It is essential that every Australian citizen has a stand-alone proof of their Australian citizenship other than an Australian passport.
The reasons for this include:
- Passports are only valid for a certain number of years
- Australian passports are issued by the Department of Foreign Affairs and Trade (DFAT), while Australian citizenship is the responsibility of the Department of Immigration and Citizenship (DIAC). Issuance of an Australian passport does not create a record on DIAC systems.
- Passports can be easily lost
- Passports are not always accepted as conclusive evidence of Australian citizenship. For example, DFAT normally requires those applying for a first adult passport to prove their Australian citizenship again, even if they had an Australian passport as a child.
- Where your Australian citizenship is contingent on a parent's citizenship or immigration status, privacy laws and in some cases, loss or destruction of archived records may make it very difficult to prove after a long period of time.
 Acceptable evidence of Australian citizenship
Other than an Australian passport, the following normally constitute acceptable stand-alone evidence of Australian citizenship:
- Australian birth certificate, if you were born before 20 August 1986 and there is no evidence to suggest that Australian citizenship was not acquired (eg diplomat parents)
- Certificate of registration or naturalisation as an Australian citizen
- Certificate of Australian citizenship by descent
- If you lost and subsequently resumed Australian citizenship, a letter or certificate from DIAC confirming your resumption.
 Obtaining a Certificate of Evidence of Australian citizenship
- If you do not fall into one of the above four categories, or if you have lost your previous citizenship certificate, you should apply for a Certificate of Evidence of Australian Citizenship
- As at January 2010, the fee is A$60
- Processing time is usually within a month
- The certificate will state that the person is an Australian citizen since a particular date.
 Persons born in Australia since 20 August 1986
- It is very common for migrants to have children born in Australia
- Provided at least one parent is an Australian citizen or is a permanent resident (or is an "eligible" NZ citizen) when the child is born, then child is automatically an Australian citizen.
- The Australian birth certificate is not proof of Australian citizenship
- Many government officials, and others, do not understand that children born to permanent residents and eligible NZ citizens are automatically Australian citizens by birth.
- If neither parent is an Australian citizen then it is very important to document the child's Australian citizenship with a citizenship certificate.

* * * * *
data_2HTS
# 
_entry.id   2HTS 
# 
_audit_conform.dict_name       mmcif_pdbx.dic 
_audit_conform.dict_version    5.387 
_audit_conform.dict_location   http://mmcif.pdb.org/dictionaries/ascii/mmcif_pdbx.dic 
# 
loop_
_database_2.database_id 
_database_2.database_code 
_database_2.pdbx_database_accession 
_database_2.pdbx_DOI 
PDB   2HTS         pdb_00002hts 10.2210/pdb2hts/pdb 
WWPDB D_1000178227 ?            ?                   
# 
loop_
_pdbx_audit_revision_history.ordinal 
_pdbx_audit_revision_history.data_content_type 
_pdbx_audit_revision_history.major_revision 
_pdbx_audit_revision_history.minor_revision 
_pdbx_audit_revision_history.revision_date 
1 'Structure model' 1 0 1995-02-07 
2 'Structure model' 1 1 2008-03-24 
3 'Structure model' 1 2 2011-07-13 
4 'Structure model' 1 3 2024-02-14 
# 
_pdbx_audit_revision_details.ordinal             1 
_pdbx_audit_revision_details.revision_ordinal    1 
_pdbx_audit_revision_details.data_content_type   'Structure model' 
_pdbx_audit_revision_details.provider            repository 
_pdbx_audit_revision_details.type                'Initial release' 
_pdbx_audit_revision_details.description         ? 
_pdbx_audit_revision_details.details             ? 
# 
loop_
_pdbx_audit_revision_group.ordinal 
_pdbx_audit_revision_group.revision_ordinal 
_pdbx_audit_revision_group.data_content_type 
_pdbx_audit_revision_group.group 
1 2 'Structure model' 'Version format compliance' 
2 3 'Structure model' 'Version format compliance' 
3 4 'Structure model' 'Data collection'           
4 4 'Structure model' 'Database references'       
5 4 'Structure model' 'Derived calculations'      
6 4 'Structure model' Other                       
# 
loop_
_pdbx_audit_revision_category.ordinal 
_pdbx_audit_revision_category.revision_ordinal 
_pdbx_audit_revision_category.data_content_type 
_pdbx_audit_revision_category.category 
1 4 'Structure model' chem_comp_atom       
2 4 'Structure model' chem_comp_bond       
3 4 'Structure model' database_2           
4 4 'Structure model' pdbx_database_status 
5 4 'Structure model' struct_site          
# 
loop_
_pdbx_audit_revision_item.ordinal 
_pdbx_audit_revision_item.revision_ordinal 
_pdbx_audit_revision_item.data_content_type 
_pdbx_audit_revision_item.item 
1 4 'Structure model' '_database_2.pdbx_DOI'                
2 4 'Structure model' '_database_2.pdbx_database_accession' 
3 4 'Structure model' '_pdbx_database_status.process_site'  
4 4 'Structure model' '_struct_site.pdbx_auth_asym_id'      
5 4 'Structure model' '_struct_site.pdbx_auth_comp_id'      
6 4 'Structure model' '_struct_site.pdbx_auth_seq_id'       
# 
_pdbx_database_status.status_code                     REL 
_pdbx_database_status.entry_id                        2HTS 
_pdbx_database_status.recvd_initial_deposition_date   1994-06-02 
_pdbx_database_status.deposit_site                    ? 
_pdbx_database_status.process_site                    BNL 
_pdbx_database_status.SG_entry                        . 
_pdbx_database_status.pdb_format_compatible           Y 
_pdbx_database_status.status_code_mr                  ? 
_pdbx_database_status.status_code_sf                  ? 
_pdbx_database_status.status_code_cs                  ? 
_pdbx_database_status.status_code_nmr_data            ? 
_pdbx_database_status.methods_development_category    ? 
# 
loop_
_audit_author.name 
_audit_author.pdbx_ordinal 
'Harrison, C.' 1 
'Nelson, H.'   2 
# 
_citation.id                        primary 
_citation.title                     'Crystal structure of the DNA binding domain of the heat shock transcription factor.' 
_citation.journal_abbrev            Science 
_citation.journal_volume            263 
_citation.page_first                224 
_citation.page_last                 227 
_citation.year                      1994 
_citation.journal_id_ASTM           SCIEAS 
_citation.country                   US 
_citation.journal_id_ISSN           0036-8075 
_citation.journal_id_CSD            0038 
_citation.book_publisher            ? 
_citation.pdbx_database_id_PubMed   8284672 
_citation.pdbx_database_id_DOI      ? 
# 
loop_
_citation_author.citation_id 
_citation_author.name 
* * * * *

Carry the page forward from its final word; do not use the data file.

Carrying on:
- Even if one parent (or both) is an Australian citizen it is still recommended to obtain separate evidence of the child's Australian citizenship, due to restrictions on obtaining a parent's birth certificate in some states and territories.
 Citizenship under the 10 year rule
- Children who are born in Australia on or after 20 August 1986 and live in Australia until age 10 acquire Australian citizenship on their 10th birthday, if not already Australian citizens
- Immigration status of the child and/or parents is irrelevant
- This is an automatic process but should be documented as soon as possible.
 Other cases where a Certificate of Evidence is required
 Children Naturalised in Australia before 1 July 2002
- Prior to 1 July 2002, children under 16 who became Australian citizens alongside their parents did not receive individual citizenship certificates
- Instead, their names were included on the reverse of the parent's certificate
- Anyone in this position should now apply for an individual Certificate of Evidence of Australian citizenship.
 Persons who migrated to Australia before 26 January 1944
- "British subjects" (ie, those from Commonwealth countries, not just the United Kingdom) who were ordinarily resident in Australia for the 5 years preceding 26 January 1949 normally became Australian citizens on that date
- The only way to prove this is by applying for a Certificate of Evidence of Australian citizenship
 Less usual cases
- Women who were married to an Australian man on 26 January 1949 and had entered Australia before that date
- "British subjects" born outside Australia before 26 January 1949 to an Australian father who migrated to Australia before 1 May 1987, who became Australian citizens on the date of entry to Australia
- Australians born in the former Territory of Papua before 16 September 1975 who retained their citizenship upon Papua New Guinea independence
- Persons adopted in Australia since 22 November 1984 where at least one parent was an Australian citizen and the person was a permanent resident at the date of adoption.
- Some persons born in Australia before 20 August 1986 to diplomats from Commonwealth nations, who if born prior to 24 December 1952 may have acquired Australian citizenship by birth.
- Persons born in the former British territories of the Cocos (Keeling) Islands or Christmas Island, who acquired Australian citizenship by declaration when the territories transferred to Australia in 1955 and 1958.
 Refusal of an application
- If DIAC do not accept that you are already an Australian citizen your application will be refused
- However, if you believe you are an Australian citizen despite the refusal, you may apply directly for an Australian passport. Refusal of an Australian passport can be appealed to the AAT.
- Alternatively you can challenge the decision in the Australian courts.
- A refusal does not prevent you lodging an application to become Australian citizenship, if eligible to apply under another provision.